But Most of All: there are stories and events and time to time, situations and circumstances arise and people behave as people do, and it’s just in the modern data capture age – the dawn of Photography for the masses and mass media transmission of data and data recycling from News True Stories as they Developed or Based on True Stories as they occurred in the narrative medium confines vs private copyright domain and public domain and folklore…. welcome to Criminal Profiling 101 or how to write characters in their context through space and time. 

Robin Hood as an alias

It has long been suggested that “Robin Hood” was a stock alias used by thieves.

marty Robbins Gunfighter BalladsBlack Adder and Nina


Jesse James – Wikipedia, the free encyclopedia

Billy the Kid – Wikipedia, the free encyclopedia

Robin Hood – Wikipedia, the free encyclopedia



Elvis Presley’s first movie, Love Me Tender is actually fairly informative – Rebel Soldiers with no jobs or land to return to, turn to stealing and banditry and the difference between the American outlaws and the English/European Highwaymen were the Indigenous Peoples of the Americas.

They were the hunter-gatherer nomadic and seasonal occupational of lands in the north, and in the American south the first of the groups that built cities and highways and communication networks of runners and fire signalling down to the southernest part of South America – where the Spanish and Portuguese were overtaking the Inacs and where the Mayans that remains and Europe carved up what became the United States of America and Canada, eh?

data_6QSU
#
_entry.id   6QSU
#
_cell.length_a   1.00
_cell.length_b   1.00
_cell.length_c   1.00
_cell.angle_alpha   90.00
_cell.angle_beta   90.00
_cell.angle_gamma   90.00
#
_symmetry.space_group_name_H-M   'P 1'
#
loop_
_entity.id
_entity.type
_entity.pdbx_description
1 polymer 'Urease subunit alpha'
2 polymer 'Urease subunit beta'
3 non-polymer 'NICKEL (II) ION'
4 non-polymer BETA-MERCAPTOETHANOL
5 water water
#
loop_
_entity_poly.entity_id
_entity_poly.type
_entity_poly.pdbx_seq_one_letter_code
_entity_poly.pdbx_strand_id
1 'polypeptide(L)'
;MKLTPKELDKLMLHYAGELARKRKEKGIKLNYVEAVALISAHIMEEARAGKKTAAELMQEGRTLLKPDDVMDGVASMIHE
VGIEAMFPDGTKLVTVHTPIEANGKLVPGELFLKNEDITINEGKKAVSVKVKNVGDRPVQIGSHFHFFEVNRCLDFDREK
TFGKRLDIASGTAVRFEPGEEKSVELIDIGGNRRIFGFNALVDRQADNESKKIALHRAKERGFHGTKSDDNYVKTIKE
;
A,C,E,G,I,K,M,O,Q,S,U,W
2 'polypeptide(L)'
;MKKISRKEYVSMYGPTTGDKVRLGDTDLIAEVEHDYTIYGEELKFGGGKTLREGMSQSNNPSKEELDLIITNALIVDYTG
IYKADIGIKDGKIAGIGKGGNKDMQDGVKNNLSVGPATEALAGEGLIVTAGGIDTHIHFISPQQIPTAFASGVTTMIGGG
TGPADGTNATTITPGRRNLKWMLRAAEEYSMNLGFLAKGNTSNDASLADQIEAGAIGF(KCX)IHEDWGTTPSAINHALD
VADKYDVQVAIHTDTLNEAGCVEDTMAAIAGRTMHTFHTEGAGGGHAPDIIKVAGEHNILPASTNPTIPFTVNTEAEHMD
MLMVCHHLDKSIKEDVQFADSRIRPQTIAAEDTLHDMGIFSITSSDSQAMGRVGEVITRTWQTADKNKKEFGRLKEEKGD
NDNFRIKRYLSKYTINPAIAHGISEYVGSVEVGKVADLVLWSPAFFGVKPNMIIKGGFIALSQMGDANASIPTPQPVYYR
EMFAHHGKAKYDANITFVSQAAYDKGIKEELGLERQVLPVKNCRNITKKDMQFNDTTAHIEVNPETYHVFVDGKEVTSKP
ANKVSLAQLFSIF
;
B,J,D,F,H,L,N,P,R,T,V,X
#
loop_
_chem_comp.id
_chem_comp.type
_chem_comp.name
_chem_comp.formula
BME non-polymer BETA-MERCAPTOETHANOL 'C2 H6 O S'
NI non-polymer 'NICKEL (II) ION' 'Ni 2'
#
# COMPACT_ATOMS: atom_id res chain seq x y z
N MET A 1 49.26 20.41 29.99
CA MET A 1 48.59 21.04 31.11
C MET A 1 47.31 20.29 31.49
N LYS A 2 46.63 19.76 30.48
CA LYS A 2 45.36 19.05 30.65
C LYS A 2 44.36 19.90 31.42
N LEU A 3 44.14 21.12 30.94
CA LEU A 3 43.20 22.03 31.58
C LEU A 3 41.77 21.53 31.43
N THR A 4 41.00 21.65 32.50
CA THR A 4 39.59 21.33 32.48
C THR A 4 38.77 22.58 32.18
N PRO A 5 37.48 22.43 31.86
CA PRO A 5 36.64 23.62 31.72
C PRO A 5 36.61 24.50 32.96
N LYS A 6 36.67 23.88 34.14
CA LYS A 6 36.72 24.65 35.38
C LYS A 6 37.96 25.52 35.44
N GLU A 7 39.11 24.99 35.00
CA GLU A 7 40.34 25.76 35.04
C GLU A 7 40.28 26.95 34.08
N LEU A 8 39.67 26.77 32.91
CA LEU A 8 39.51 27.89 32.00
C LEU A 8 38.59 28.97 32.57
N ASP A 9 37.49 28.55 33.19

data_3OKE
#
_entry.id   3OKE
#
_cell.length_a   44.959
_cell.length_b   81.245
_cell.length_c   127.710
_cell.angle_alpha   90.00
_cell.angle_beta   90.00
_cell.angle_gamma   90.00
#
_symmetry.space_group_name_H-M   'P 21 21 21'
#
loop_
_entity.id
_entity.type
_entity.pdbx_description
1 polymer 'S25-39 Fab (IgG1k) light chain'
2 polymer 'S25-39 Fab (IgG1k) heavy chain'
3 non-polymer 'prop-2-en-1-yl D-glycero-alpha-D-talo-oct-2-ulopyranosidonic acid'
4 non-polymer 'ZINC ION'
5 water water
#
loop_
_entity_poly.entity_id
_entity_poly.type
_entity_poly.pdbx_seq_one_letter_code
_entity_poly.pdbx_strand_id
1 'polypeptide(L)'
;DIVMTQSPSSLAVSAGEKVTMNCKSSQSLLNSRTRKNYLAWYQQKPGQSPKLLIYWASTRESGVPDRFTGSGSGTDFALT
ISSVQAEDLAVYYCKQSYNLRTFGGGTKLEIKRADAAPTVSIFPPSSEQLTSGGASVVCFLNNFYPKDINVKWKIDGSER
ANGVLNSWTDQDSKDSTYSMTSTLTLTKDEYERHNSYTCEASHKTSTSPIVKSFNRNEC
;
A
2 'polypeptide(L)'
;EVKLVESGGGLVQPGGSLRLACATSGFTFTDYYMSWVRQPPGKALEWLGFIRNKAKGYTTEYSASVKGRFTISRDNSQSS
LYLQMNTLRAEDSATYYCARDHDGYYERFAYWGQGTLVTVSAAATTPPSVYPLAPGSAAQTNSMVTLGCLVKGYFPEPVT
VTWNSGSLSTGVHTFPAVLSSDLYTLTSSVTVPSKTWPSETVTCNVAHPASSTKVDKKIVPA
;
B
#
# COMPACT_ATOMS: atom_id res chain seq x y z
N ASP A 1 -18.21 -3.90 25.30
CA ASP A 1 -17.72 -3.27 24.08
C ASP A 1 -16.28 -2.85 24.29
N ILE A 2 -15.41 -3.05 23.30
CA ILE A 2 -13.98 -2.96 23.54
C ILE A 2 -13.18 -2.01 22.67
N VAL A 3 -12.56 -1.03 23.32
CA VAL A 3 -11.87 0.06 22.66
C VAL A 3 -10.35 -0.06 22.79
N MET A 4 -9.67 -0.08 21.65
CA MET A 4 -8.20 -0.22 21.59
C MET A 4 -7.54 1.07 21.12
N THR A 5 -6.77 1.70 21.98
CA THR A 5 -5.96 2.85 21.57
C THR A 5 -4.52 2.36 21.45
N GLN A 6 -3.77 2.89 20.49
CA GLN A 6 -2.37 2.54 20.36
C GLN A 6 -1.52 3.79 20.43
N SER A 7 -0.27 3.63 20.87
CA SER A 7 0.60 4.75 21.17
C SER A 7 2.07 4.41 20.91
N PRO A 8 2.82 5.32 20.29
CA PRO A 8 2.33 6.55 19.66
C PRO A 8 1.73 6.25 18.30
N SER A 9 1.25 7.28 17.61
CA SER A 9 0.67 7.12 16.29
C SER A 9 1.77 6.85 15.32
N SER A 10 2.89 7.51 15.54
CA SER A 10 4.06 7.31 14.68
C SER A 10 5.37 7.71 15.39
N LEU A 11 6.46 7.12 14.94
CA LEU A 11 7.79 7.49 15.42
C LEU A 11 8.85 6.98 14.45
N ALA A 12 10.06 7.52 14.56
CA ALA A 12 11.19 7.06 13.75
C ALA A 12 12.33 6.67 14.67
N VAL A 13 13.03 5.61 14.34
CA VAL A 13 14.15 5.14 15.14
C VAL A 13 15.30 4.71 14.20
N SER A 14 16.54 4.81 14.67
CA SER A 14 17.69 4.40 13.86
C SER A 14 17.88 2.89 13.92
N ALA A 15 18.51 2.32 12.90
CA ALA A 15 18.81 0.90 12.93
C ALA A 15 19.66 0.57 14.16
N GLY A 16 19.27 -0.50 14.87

NIna with Battlestar SoundtrackThe Outlaw

Presley Pictures: Lonesome Cowboy

The Wild West Cowboys and Pioneers Taming a Frontier Individualist Law Unto Oneself   The western films of Elvis Presley Love Me Tender A period piece made in living memory of the time period. Originally called The Reno Brothers, the … Continue reading

Treatment: Queer Robin Hood


Elvis Gak: The Love Me Tender Concert Tour Book

There were 4 tour books from the 50s and many years ago, I found this one in a comic book shop in Langley BC. I asked if they had anything Elvis. “I have one thing, it’s costs too much.” “What … Continue reading

Outlaw Heros: Robin Hood vs Zorro

Wild West movie posterLove Me Tender Lobby CardSet-It-Off-poster

Presley Pictures: The Anti-Establishment and Gubbermint Movies

Leaving aside “Love Me Tender”, American love movies that wallow in their war wounds more than any other genre, and the GI Joes who triumphed overseas took their new middle class family to celebrate American cultural dominance as the last … Continue reading



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2 Responses to Outlaws vs Gunslingers: American Edition

  1. Pingback: GOP: Hierarchy vs Grassroots | Nina's Soap Bubble Box

  2. Pingback: Representation, Death & Taxes | Nina's Soap Bubble Box